Vol. 55, No. 6

In this edition

After reading the results of The Ripon Society’s 6th Annual National Survey in this latest edition of The Ripon Forum, it is hard not to conclude that Republicans have the momentum entering next year’s campaign.

The Absentee Congress

Since proxy voting was established in the U.S. House in May of 2020, some Members have taken to practically never coming back to Washington – sometimes not showing up for months on end.

It’s Time to Shore Up the Independence of Federal Inspectors General

Inspector Generals saved taxpayers over $53 billion last year. To continue to fulfill their roles successfully, they must be able to work without interference from agency and executive branch leadership.

Further Proof That Demography is not Destiny

The left wing of the Democratic Party has gotten out over its skis with its radical ideas and overall wokeness, and the voters known as Hispanics have begun to say, “Basta!”

The Virginia Blueprint

Elections are about the future, and Glenn Youngkin epitomized a post-Trump party and post-COVID governance. It also provides Republicans with a plan to run on in 2022.

A View from the Front Lines: The Battle for the House 2022

Republicans need to continue their strong fundraising and develop and articulate a message that appeals to the broad middle of the electorate.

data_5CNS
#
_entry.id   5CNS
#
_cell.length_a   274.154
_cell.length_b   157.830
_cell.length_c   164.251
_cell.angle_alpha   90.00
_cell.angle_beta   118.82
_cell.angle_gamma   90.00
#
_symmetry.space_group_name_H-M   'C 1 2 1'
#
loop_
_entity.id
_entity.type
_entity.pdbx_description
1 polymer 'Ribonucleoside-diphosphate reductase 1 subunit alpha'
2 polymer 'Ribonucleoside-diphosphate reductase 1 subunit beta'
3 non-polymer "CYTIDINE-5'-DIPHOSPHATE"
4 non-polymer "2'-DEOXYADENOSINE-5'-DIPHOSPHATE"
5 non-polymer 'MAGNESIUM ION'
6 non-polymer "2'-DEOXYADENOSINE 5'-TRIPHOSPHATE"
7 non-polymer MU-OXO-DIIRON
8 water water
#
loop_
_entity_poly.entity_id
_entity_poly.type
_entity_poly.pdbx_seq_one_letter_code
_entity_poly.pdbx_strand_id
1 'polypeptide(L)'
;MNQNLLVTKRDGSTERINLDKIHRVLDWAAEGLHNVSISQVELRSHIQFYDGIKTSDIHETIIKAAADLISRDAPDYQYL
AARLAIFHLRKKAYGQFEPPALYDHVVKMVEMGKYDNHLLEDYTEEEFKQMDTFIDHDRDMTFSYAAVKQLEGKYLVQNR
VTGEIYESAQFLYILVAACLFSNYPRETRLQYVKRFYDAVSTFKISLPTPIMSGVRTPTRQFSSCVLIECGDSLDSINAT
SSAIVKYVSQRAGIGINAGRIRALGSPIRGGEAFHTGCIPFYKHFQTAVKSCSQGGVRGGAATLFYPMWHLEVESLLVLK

A View from the Front Lines: Battle for the Senate 2022

Republicans have the winds at our back in the quest to take back the Senate majority in 2022 and are well positioned to gain the one seat needed to do so, if not many more.

A Clear Path Out of Challenging Times

The Ripon Society’s 6th Annual National Survey makes clear that voters are ready to embrace bold solutions and are ready to embrace politicians with the courage to take the lead on pursuing solutions.

Ranked Choice Voting is a Growing Success Story that Provides Voters with a Greater Voice

With RCV, more voters have a voice in who wins, and winning candidates have a broader base of support when they begin serving and governing.

Ranked Choice Voting Complicates the Voting Process and Distorts the Final Vote

Proponents claim that RCV guarantees the winner has majority support, but data shows that this often happens because it distorts the final vote.

In Memoriam – Judy Van Rest

Washington is filled with quiet leaders who believe in the promise of America and dedicate their lives to making our country and our world a better place to live. Judy Van Rest, who served as a member of The Ripon Forum’s Editorial Board for 11 years and passed away last month, was one of those […]

Ripon Profile of Jaime Herrera Beutler

The Representative of Washington’s 3rd Congressional District discusses her efforts to improve maternity-related health care and create good-paying jobs for the people she represents.

In Memoriam – Judy Van Rest

September 17, 1946 – November 24, 2021